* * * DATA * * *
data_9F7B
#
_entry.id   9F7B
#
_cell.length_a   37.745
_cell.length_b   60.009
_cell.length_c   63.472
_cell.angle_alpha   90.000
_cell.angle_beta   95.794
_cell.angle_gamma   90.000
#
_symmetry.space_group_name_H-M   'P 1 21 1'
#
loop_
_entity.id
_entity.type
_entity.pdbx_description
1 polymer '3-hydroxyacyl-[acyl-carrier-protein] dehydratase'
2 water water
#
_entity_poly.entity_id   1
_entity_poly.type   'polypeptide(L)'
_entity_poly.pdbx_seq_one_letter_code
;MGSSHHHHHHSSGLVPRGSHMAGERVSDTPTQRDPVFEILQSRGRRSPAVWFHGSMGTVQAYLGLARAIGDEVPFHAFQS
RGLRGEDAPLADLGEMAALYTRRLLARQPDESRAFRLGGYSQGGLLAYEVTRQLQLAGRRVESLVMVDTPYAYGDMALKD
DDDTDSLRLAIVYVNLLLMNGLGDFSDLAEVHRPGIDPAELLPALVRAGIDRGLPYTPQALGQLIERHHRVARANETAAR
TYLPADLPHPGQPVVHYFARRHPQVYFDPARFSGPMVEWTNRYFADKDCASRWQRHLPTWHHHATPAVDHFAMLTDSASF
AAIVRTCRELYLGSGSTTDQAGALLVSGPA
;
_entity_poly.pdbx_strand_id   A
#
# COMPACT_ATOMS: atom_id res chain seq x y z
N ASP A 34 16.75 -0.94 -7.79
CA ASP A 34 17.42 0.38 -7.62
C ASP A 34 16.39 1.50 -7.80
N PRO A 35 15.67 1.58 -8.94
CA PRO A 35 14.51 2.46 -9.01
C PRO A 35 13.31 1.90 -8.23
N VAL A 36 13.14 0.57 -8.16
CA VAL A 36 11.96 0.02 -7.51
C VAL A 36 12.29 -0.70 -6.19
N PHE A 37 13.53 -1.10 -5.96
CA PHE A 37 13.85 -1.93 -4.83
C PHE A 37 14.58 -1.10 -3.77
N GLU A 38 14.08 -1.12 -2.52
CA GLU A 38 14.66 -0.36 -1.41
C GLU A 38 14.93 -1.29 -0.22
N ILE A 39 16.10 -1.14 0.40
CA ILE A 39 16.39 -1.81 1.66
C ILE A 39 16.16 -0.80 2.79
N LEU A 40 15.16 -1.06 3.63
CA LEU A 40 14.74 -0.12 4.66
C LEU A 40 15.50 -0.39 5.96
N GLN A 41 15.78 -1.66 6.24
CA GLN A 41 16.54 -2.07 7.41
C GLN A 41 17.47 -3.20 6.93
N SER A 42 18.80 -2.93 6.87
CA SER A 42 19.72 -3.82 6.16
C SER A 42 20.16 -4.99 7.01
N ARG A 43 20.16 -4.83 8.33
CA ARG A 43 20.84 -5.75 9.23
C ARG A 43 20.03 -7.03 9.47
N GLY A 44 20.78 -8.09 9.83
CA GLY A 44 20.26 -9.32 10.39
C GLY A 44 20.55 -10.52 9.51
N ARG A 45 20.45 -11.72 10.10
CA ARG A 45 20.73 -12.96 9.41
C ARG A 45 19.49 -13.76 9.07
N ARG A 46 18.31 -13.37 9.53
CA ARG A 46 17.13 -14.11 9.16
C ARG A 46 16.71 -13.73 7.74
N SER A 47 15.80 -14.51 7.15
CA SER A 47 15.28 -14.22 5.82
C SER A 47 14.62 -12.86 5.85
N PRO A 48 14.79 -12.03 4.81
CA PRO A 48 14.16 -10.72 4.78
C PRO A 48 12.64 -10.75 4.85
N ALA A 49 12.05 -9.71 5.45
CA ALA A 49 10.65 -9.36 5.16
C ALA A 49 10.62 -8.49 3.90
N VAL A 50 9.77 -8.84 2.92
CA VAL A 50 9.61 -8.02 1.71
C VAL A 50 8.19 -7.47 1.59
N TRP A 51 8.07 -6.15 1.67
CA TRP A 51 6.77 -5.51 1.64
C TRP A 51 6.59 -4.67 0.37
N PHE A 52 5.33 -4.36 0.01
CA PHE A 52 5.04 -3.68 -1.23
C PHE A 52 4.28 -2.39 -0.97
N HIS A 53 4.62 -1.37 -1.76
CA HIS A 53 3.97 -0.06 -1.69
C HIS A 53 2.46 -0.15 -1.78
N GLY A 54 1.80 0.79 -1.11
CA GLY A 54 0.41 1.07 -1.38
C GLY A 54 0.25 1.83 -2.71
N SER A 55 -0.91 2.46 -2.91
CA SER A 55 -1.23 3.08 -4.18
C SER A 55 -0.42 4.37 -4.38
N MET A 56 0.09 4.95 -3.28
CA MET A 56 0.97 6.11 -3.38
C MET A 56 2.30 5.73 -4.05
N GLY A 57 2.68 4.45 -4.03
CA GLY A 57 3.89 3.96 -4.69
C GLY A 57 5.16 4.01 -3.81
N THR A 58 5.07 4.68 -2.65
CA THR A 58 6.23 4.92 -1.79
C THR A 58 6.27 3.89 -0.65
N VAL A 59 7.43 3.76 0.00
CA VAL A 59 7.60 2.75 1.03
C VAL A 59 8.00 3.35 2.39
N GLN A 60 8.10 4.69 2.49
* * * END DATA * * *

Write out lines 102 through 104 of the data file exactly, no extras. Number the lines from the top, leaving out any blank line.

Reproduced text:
N GLY A 57 2.68 4.45 -4.03
CA GLY A 57 3.89 3.96 -4.69
C GLY A 57 5.16 4.01 -3.81